All three Democrats remain in office despite continued, though less intense, calls for their resignations.

Updated at 2:58 p.m. ET

The Department of Housing and Urban Development is suing social media giant Facebook for allegedly violating the Fair Housing Act.

HUD says Facebook does so by "encouraging, enabling and causing housing discrimination" when it allows companies that use their platform to improperly shield who can see certain housing ads.

Updated at 4:28 p.m. ET

Days after three separate suicides in Parkland, Fla., and Newtown, Conn., left those communities reeling, the Senate did something rare for a GOP-led chamber: It held a hearing on gun control.

Updated at 3:57 p.m. ET

After years of criticism and multiple lawsuits alleging that Facebook engaged in discrimination by allowing advertisers to select which users could see their ads, the social media giant announced it will make changes to its ad platform by the end of the year.

The Democratic-led House Thursday approved another piece of legislation to broaden federal gun-control legislation. The bill gives the FBI more time to do background checks on gun purchasers. It comes a day after the chamber passed a bill extending the checks to private firearms sales.

Both measures face long odds at becoming law.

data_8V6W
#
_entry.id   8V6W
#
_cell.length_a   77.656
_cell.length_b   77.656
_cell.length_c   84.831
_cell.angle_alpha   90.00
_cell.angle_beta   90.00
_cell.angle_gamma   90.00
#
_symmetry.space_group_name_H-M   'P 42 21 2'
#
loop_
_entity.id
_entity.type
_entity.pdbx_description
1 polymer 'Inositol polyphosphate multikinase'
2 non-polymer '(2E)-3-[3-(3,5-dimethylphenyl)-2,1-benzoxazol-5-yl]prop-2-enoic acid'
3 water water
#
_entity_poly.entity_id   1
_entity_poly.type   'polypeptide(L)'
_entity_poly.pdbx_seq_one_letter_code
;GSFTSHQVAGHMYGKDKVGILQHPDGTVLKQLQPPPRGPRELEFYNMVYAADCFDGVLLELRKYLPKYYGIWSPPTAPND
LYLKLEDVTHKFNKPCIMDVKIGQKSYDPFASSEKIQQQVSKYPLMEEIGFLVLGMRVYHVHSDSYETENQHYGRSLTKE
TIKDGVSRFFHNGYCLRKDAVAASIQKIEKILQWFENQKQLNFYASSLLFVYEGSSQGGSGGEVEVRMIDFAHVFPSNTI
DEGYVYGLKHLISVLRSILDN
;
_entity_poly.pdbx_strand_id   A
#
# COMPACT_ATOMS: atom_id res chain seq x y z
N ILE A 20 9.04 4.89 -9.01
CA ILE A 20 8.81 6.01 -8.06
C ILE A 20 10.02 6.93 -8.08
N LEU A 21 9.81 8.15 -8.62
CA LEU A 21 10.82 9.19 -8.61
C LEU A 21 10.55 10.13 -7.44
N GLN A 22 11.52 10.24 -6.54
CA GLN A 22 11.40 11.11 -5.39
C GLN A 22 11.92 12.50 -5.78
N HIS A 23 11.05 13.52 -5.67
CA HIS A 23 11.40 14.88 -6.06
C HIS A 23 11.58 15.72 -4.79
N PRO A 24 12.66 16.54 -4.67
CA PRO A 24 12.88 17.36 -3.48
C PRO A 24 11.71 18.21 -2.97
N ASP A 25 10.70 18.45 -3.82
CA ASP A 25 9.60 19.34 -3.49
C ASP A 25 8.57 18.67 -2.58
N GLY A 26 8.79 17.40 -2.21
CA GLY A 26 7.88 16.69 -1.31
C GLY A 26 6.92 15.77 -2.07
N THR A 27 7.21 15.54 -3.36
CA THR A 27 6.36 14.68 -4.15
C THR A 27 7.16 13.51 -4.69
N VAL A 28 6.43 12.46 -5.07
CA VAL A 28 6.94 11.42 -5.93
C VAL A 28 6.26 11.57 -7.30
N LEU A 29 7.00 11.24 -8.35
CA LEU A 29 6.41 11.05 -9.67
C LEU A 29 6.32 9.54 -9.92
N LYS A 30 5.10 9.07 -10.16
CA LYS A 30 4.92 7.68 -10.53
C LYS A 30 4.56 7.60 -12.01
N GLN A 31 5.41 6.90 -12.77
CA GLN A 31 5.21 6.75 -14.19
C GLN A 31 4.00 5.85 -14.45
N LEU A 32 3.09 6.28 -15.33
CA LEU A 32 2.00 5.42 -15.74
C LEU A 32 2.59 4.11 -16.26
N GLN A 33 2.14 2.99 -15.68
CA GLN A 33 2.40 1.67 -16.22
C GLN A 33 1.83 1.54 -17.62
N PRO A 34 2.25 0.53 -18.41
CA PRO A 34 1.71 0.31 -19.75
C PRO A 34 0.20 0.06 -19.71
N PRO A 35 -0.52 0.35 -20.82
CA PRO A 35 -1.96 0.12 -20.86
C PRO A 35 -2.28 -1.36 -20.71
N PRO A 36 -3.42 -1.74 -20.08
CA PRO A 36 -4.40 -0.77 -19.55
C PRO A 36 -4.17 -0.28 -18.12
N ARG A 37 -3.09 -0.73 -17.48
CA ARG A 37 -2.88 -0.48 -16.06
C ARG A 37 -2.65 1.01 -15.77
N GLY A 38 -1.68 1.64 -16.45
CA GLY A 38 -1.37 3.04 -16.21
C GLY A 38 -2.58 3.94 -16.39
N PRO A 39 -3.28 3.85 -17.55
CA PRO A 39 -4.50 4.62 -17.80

The latest bill would extend the time sellers have to wait before completing a gun sale. Like Wednesday's measure, it passed largely along party lines — 228 to 198.

Updated at 6:35 p.m. ET

The House passed what advocates call the most significant gun control measure in more than two decades on Wednesday when it approved the first of two bills aimed at broadening the federal background check system for firearms purchases.

The vote on the first bill, dubbed the Bipartisan Background Checks Act of 2019, passed largely along party lines 240 to 190 with Democrats who control the House cheering as they carried the legislation across the finish line.

A Republican lawmaker said he plans to invite two women who have accused Virginia Lt. Gov. Justin Fairfax of sexual assault to share their stories before a General Assembly panel.

Del. Rob Bell made the announcement from the floor of the House of Delegates Friday. The hearing will take place in the House Courts of Justice Committee, which Bell chairs. A date was not set.

Fairfax, a Democrat and only the second African-American to be elected to the lieutenant governor post, has vehemently denied the allegations brought forth by Meredith Watson and Vanessa Tyson.